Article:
So people die six days faster than they recover. I guess when the dead/recovered ratio begins to improve it is a sign things have turned.

  17. dearieme says:

    One feature of the data seems odd to me. We read that, say, a man of 30 has died of, or at least with, CV19. He had, we are told, an underlying condition. Why not tell us what that condition was? Do medical confidentiality laws really apply once you’re dead?

    I would have no problem if the occasional case were kept confidential for some compelling reason. But the rest of us would surely gain by getting a feeling for which “underlying conditions” were bumping people off.

    It might also be instructive if we were told that he did, or did not, smoke cigarettes.

    In neither case would there be any reason to attach a name to the deceased; a code number would be quite enough.

    Separate point: how much good is treatment in an ICU likely to do? Save 10%, 20%, 50%, …? Have we any idea?

    • 낭만코쟁이 says:

      You can get some idea of what constitutes an ‘underlying condition’ according to the Koreans. Here’s some data from their CDC, updated to March 16. (You can find it on their website at http://ncov.mohw.go.kr/, but only on the Korean portal.)

      98.7% of the dead had underlying conditions, given as follows:

      Circulatory system diseases (Myocardial infarction, cerebral infarction, arrhythmia, hypertension, etc.) 62.7%
      Endocrine and metabolic diseases (Diabetes, hypothyroidism, etc.) 46.7%
      Mental illness (Dementia, schizophrenia, etc.) 25.3%
      Respiratory system disease (Asthma, chronic obstructive pulmonary disease, pneumonia, etc.) 24.0%
      Urinary and reproductive system diseases 14.7%
      Malignant neoplasm (cancer) 13.3%
      Nervous system diseases 4.0%
      Digestive system diseases 2.7%
      Blood and hematopoietic diseases 1.3%

      …so no mention of obesity or heavy smoking, although I think we can guess how those traits might be distributed among Koreans.

      • dearieme says:

        Thank you. I suppose that someone somewhere is setting that data up as an array of condition versus age group. Then the array could be compared to the equivalent array for the population at large.

  18. Anon says:

    I read that 15% of people being hospitaiized die in there, with the implication that 85% survive.
    No link sorry I can’t find it.

    • dearieme says:

      Thanks. Somewhere I saw a (purported) Canadian doctor say that ICUs were known to be rather uneconomic – or perhaps he used a euphemism to that effect. When I googled I found that the case for them had been under-investigated. Maybe that means that unfavourable studies are mouldering in a filing cabinet drawer.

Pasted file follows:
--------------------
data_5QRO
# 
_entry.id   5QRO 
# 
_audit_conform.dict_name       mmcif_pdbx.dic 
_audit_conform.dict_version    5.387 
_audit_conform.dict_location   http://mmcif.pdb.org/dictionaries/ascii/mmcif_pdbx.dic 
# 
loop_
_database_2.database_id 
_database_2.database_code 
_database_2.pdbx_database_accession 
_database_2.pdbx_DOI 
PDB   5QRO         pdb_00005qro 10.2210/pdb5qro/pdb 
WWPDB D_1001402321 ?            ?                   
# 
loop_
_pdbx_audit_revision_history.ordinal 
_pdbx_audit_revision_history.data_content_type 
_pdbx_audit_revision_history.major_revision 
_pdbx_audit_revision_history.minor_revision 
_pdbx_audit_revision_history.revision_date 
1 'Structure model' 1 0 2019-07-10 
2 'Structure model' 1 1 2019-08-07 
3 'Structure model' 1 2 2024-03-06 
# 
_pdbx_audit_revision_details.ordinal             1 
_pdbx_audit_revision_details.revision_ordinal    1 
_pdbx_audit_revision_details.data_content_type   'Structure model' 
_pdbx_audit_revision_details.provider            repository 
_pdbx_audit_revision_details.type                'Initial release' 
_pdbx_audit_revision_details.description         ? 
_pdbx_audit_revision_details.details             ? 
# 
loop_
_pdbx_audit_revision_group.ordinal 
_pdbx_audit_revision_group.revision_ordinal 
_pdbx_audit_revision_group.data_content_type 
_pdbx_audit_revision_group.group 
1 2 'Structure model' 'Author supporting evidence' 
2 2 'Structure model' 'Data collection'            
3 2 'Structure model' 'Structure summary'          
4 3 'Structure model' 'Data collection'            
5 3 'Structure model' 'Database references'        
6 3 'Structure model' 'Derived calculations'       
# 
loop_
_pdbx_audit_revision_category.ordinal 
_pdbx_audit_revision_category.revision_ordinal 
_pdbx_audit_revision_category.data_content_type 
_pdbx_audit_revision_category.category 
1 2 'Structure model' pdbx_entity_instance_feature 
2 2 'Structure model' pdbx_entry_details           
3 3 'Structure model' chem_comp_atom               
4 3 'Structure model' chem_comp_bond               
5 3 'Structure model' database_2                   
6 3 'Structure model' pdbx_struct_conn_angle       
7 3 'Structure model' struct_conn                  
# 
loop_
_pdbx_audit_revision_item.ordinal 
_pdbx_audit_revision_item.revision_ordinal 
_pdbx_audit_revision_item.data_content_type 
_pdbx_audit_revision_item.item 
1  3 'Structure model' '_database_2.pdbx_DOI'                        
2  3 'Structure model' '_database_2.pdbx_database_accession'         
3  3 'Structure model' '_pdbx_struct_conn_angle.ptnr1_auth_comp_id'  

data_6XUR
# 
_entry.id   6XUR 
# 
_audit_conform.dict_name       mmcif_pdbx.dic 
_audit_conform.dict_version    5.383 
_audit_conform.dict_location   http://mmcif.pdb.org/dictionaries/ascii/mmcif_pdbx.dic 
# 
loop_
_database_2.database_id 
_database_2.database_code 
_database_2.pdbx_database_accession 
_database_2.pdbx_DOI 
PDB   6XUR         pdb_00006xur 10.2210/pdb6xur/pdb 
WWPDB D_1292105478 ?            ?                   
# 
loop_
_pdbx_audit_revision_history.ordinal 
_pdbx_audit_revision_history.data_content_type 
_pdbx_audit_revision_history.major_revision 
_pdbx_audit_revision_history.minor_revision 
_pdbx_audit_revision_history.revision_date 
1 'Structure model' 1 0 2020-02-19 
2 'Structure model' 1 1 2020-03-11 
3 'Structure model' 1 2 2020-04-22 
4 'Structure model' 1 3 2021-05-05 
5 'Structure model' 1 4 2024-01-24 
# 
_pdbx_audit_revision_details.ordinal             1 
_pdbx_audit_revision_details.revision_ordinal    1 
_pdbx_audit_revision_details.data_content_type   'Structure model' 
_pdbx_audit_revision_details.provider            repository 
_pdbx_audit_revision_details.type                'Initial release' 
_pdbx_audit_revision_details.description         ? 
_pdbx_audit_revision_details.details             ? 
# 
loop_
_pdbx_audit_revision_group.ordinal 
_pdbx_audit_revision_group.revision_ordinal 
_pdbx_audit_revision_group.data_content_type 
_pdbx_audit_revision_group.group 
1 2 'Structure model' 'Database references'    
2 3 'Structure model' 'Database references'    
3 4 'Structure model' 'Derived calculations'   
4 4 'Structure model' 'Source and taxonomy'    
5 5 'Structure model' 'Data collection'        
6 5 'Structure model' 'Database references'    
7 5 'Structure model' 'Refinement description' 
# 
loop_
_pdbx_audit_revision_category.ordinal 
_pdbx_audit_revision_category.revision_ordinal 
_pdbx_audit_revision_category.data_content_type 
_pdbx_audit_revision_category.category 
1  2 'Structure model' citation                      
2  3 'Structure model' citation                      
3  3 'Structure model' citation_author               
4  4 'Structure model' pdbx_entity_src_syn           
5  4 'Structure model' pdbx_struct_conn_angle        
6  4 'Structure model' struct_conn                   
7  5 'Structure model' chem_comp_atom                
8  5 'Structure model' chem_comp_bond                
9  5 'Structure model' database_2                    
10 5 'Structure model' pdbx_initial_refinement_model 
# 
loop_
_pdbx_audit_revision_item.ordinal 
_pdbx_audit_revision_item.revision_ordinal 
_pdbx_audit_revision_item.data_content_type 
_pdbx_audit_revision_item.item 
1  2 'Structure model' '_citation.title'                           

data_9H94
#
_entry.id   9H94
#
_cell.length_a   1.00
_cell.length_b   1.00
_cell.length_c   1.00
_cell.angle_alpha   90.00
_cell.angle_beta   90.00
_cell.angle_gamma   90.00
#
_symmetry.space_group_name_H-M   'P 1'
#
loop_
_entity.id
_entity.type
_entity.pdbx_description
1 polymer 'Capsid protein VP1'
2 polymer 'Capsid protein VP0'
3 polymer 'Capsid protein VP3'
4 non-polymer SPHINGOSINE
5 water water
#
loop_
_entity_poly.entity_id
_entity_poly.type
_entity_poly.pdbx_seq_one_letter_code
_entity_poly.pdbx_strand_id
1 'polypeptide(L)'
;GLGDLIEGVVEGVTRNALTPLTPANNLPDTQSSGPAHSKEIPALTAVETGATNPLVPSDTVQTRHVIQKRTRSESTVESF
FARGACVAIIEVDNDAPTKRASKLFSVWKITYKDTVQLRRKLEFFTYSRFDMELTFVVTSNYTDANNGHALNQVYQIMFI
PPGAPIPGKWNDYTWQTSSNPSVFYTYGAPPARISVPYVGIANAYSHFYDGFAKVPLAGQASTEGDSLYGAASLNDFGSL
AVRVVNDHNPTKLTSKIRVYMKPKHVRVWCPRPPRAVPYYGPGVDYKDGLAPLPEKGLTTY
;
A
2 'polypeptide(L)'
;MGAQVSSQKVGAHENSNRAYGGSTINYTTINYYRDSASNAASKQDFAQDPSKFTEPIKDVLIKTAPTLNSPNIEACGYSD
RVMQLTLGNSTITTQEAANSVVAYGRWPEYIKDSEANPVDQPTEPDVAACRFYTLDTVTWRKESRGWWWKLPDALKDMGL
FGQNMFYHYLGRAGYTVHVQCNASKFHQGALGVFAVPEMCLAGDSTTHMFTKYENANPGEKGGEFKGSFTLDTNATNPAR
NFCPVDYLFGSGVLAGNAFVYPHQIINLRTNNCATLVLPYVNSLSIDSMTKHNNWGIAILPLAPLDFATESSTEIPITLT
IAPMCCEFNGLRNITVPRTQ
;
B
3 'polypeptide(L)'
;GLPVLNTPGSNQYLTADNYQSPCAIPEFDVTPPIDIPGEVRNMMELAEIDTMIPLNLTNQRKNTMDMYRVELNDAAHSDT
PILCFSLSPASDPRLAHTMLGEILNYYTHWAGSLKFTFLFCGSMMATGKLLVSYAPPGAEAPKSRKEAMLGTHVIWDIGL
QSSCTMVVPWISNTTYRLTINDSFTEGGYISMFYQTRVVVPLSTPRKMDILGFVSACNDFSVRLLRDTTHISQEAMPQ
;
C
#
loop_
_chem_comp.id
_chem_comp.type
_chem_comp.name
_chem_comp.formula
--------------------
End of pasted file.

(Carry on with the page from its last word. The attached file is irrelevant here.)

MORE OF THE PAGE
https://www.ncbi.nlm.nih.gov/pubmed/30985446

  19. Jacob says:

    I wonder how bad the economy would be if we had stopped all inbound planes, trains, and automobiles in mid-January. I wanted to keep CoV19 out of the country as long as possible, even if it were costly or controversial to do so, rather than letting it in and then shutting everything down.

    • dearieme says:

      When did Trump stop the flights from China?

      • dearieme says:

        Sorry, I meant when did racist, xenophobic, racistly xenophobic Literally Hitler Trump stop the flights from China?

      • Jacob says:

        Jan 31, but he didn’t even really stop them. US citizens, their family, and permanent US residents who are foreign nationals could all come home. Foreign nationals who were not US residents couldn’t come here if they had been to China in the last two weeks.

        I wanted to do a much more thorough job, and I wanted to do it shortly after Jan 7. By that time, we knew the pathogen was similar to SARS, although the first fatal case had not yet been reported.

    • Difference Maker says:

      The right thing of course. But people would have screeched that we were crashing the economy on a whim. Abuse of power, etc

      • Jacob says:

        My thing is, you err on the side of caution, and then you ride that shit out. Depending how bad the disease is actually going to be, you either look like a doofus for overreacting to a pathogen that didn’t turn out to be deadly, or in this case you would save lives. I’d take that risk.

  20. Regret says:

    “And no, you don’t have to look at it from their point of view.”
    It certainly seems like it’d be useful to contemplate an enemy’s thoughts and desires. It would help you predict what they’ll do.

    You just can’t let that stop you from flushing the yeerk pool.

  21. peter connor says:

    Chloroquine phosphate and hydroxychloroquine have been known by the CDC to be effective against all coronoviruses, including SARS, since 2005…But the magic box wouldn’t produce money for Big Pharma, as these drugs are off patent and cheap to make….so, CDC is reluctant to endorse them….Or maybe there are other reasons, like control…..https://www.captainsjournal.com/2020/03/18/analysis-of-the-covid-19-pandemic/